I found a mention of a brother, Bryant, for Dayna, and thought I’d try to find him on Facebook or something, maybe he had photos or information about his sister on his profile. I discovered Bryant died in 2013, at the age of 39. It was mentioned that his infant son predeceased him. There’s more than enough sadness to go around in that family.

I wish I knew anything about a vehicle, whether a car disappeared with them and whether it was found. If a car did disappear with them and it wasn’t found, I’d be thinking they’re all in a lake or river somewhere.

Or perhaps — hopefully — they simply left town.

I wish I knew more.

A bunch of no-body homicide updates

So I re-posted all the Corpus Delicti lists last night and today (it’s been forever I know) and I took the chance to go through Not Concluded/Unknown Outcomes again to find out some of those outcomes.

The result is fifteen updated cases.

  • Cynthia Linda Alonzo: Eric Mora pleaded guilty to involuntary manslaughter, got eleven years.
  • Abigail Estrada: Ruben Torres pleaded guilty to murder, got eighteen years but could be out in ten.
  • Cari Lea Farver: Shanna Golyer was found guilty, got life without parole plus 18 to 20 years for an unrelated arson.
  • Jarrod Devlin Green: Brandon Wheeler’s charges were dropped for lack of evidence.
  • Alice Kristina Wehr Hummel: Bruce Hummel was tried and convicted of the murder a second time, but an appeals court overturned his second conviction and he cannot be retried.
  • Charles Edward “Mississippi” Johnson: David Lint pleaded no contest to criminal homicide, got seven to fifteen years.
  • Zachary Matthew Malinowski: No conclusion yet, but suspect Javon Gibbs (allegedly) murdered someone else while out on bail in Malinowski’s murder.
  • Bernadine M. Montgomery: Tracie Naffziger pleaded no contest to being an accessory second-degree murder after the fact. She will testify against David Mariotti, whose trial is supposed to be early next month.
  • Sara Jo Mowrey: After alleged misconduct by the prosecution, Michael Baker pleaded guilty to solicitation to commit murder and being an accessory after the fact to murder, and got three years instead of the life sentence he’d have gotten if convicted of the original charges.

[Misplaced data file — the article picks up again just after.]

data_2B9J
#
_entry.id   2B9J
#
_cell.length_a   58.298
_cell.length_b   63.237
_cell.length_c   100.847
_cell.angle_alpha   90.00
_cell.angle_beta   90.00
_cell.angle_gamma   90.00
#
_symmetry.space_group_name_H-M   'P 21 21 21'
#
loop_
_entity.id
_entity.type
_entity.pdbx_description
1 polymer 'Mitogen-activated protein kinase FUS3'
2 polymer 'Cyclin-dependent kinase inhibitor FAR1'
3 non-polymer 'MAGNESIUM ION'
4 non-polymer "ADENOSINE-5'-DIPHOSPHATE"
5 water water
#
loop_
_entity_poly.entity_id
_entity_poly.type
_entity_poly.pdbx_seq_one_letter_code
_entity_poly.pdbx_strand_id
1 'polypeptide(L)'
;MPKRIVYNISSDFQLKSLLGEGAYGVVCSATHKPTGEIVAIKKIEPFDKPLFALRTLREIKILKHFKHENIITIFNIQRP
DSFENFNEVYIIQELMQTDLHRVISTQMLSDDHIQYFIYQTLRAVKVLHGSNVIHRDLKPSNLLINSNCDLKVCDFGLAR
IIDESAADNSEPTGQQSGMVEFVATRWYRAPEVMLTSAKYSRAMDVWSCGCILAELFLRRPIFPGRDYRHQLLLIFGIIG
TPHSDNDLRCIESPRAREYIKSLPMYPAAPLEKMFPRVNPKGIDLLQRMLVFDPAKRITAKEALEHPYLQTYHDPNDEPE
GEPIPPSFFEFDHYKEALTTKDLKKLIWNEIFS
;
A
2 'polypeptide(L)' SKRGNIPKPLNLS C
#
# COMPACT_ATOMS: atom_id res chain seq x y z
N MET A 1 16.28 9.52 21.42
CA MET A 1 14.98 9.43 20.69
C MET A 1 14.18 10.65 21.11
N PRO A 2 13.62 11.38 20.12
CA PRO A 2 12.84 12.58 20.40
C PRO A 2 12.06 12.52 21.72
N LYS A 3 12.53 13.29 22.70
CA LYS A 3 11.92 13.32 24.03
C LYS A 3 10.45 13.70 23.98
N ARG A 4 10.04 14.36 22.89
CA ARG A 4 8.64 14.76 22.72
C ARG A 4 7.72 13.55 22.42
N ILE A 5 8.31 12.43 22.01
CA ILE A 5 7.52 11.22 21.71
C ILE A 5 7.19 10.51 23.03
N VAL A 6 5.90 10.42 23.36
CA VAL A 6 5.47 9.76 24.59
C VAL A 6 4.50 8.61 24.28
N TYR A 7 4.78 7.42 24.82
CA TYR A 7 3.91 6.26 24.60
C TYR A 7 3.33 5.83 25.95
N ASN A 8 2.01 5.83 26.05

• Catherine E. Nelson and Charles Martin Russell: Brian Ferry’s trial was early this year. The jury couldn’t reach a verdict and there was a mistrial.
  • Heath Riley Reams: Amanda Sanders-Bolstad pleaded guilty to manslaughter and got 25 years, with 20 suspended, but the prosecution is trying to get her suspended sentence revoked because she moved without telling the police.
  • Bret R. Snow: More details have been released about the crime and two additional suspects have been charged. Alvaro Guajardo is charged with murder, and Cheryl Sutton with kidnapping, conspiracy to commit murder, and leading organized crime.
  • Aaron Lamar Turner: One suspect, Bryan Byrd pleaded guilty to third-degree murder and got 20 to 40 years. (Also found an article about how Bryan was an academic star in high school and seen as a really great kid who had risen above his poverty and single-parent childhood, then he ruined his life in one weekend.) The second suspect, LaQuanta Chapman, was convicted and sentenced to death, but the sentence was overturned four years later and he got life instead. A third suspect has been identified, but has never faced charges. I think it’s because Chapman isn’t saying boo and they only have Byrd’s testimony to put the man at the scene. Also, not-very-fun fact: Chapman shot one of his dogs dead and dismembered the body in his attempt to cover up Aaron’s murder.